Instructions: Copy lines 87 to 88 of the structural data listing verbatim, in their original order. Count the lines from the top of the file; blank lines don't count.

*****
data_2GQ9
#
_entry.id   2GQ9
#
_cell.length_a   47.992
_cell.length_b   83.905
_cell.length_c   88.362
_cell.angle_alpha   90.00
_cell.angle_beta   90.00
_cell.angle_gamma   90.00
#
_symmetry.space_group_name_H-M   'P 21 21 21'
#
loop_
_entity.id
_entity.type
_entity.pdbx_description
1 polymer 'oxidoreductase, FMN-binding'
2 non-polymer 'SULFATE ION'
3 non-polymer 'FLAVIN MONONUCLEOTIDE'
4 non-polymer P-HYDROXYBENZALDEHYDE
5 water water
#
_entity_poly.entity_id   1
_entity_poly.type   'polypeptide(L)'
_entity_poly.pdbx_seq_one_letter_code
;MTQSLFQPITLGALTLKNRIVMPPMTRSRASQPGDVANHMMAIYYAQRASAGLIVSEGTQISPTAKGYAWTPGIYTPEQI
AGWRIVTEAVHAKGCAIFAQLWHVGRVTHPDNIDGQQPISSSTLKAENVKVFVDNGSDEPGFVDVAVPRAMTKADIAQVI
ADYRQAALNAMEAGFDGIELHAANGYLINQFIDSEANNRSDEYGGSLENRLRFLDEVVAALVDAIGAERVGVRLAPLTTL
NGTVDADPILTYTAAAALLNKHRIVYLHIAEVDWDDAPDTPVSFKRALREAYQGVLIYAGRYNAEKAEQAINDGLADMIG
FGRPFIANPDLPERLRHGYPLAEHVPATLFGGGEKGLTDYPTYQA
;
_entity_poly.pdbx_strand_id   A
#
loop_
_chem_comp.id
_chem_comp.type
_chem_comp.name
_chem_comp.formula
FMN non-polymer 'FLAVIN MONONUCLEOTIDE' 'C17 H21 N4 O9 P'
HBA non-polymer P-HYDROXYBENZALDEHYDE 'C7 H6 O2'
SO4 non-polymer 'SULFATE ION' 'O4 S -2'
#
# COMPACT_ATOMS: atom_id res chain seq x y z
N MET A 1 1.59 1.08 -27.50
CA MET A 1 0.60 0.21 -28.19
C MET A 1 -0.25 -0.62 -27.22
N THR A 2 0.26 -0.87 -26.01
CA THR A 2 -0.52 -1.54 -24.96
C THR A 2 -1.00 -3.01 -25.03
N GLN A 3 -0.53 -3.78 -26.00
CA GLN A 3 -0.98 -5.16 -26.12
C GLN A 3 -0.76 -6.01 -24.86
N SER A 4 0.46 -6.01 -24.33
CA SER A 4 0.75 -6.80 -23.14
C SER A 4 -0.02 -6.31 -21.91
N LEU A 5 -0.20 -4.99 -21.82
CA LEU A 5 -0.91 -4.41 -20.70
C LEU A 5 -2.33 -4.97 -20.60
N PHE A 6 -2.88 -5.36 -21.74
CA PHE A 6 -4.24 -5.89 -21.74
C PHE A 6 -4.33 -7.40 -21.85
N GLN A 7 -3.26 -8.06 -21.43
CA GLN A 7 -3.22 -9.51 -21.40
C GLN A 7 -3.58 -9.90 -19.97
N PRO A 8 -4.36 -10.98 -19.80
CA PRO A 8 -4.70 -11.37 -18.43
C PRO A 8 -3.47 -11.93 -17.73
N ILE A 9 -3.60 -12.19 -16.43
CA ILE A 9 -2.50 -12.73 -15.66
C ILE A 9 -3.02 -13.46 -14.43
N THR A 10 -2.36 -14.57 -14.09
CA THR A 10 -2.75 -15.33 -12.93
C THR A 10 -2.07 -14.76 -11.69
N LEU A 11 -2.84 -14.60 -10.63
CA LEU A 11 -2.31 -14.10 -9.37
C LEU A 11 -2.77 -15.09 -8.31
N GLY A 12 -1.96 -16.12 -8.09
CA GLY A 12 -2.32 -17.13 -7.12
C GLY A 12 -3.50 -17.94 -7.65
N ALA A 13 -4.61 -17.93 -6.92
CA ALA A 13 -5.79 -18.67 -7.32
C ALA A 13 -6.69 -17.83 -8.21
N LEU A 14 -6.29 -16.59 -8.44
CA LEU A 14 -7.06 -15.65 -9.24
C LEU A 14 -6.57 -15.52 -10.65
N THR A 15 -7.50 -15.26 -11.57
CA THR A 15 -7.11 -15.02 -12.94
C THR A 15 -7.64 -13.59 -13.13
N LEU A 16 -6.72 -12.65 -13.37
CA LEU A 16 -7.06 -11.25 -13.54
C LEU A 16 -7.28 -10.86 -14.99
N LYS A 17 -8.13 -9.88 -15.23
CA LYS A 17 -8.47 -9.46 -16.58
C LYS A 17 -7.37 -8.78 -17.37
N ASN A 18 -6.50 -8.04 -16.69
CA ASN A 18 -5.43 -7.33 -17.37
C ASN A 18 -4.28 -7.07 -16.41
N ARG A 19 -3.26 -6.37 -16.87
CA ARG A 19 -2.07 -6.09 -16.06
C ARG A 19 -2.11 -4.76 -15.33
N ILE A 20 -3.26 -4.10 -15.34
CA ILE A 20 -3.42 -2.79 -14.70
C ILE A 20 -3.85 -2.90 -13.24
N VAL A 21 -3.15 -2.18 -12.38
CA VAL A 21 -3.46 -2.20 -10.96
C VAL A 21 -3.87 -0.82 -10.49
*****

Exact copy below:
N THR A 15 -7.50 -15.26 -11.57
CA THR A 15 -7.11 -15.02 -12.94